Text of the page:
“Heterochronicity: Historicizing Drainage and Enlightenment in Mexican Ecological Art” presented by Pederson


Session Title:

  • Ecological Art

Presentation Title:

  • Heterochronicity: Historicizing Drainage and Enlightenment in Mexican Ecological Art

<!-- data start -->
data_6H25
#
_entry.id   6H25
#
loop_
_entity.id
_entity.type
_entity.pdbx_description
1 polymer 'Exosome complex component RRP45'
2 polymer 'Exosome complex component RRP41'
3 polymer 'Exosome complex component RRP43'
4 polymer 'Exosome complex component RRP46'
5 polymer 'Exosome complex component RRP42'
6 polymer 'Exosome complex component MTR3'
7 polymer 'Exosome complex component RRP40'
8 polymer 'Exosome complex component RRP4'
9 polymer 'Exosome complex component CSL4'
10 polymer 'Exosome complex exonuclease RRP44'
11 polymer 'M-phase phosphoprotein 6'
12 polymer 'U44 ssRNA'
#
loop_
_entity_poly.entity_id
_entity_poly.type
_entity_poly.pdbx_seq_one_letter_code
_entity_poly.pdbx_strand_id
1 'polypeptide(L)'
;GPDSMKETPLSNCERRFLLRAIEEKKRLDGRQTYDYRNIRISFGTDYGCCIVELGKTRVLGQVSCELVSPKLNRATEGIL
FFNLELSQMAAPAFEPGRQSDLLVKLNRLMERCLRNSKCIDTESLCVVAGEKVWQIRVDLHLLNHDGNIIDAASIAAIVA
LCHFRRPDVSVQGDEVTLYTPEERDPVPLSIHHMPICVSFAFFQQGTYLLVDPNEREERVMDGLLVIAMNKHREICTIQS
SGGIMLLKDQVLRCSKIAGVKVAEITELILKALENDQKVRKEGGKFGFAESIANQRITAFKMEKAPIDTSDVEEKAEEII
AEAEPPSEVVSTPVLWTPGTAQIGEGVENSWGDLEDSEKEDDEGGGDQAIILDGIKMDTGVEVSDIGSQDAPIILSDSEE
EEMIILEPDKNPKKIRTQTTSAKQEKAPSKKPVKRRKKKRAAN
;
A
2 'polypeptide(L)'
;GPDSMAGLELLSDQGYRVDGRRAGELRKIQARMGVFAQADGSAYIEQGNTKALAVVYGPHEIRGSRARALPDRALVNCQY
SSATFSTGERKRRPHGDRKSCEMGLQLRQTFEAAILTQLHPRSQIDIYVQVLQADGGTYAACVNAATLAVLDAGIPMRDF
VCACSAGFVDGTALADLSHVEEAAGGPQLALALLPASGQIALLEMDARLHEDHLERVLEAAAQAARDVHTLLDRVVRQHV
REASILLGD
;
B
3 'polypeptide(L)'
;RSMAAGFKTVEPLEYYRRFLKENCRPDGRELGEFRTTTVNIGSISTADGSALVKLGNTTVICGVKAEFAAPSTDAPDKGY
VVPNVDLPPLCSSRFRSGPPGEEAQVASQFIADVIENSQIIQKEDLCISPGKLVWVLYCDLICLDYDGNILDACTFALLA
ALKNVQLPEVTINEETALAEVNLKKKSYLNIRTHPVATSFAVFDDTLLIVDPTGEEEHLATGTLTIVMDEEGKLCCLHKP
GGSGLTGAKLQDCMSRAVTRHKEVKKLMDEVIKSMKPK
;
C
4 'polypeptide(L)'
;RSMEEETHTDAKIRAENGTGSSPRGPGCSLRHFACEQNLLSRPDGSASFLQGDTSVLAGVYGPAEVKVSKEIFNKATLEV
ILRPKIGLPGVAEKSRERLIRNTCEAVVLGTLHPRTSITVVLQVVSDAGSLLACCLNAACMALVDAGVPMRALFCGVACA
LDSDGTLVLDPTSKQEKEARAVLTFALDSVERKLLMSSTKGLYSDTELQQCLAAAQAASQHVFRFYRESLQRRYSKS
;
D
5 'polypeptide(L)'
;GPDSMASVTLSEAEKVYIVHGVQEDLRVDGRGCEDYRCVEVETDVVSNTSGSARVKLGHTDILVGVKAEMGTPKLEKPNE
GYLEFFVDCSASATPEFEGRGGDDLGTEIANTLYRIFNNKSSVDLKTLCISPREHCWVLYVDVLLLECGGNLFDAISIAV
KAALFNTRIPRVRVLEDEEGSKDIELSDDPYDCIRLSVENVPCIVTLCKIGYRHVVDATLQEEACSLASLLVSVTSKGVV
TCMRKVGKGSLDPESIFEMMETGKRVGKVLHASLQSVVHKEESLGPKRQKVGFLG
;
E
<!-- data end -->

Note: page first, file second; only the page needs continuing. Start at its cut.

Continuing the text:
• This essay focuses on Possessing Nature as a project whose import pertains to heterochronic notions of historical development. Conceived as an environmental installation to represent Mexico at the Venice Biennale in 2015, the project’s creation, as a collaboration between a curator and two artists, speaks to their shared focus, on highlighting the contemporary cultural particularities of Mexico through a historical framework based on multiple temporalities. This in turn entails a similar perspective on modernism and modernity. It relates Eduardo Galeano’s manifestos against European colonization (The Open Veins of Latin America, 1971, and Mirrors, 2008), and Paula Findlen’s historical account of thingified and commodified nature for European modernity (Possessing Nature, 1996), and expands on these works from a point-of-view akin to what Macarena Gomez-Barris’s calls the “submerged perspectives”, or decolonial epistemologies central to current ecologically-themed art by marginalized individuals and groups in Latin America. In this vein, Possessing Nature decenters Anthropocene chronologies, which as manifested in the form of the current water crisis in Mexico City, trace to European colonialization and enduring belief in modernity as temporal progress. As well, it shifts attention to the role of Venice not as perceived today, as an originary locus of the European Renaissance, but as an early model of European colonial expansionism. In contrast, it highlights overlooked modernisms, particularly the constructive legacies of the Latin American avant-gardes. This heterochronic perspective is ultimately central to Possessing Nature’s proposal concerning the limitations of progressivist narratives, and conversely, the significance of other notions of temporality, including those of non-Euro American arts and their insistence on heterochronous time, for sustainably changing our relationships with nature.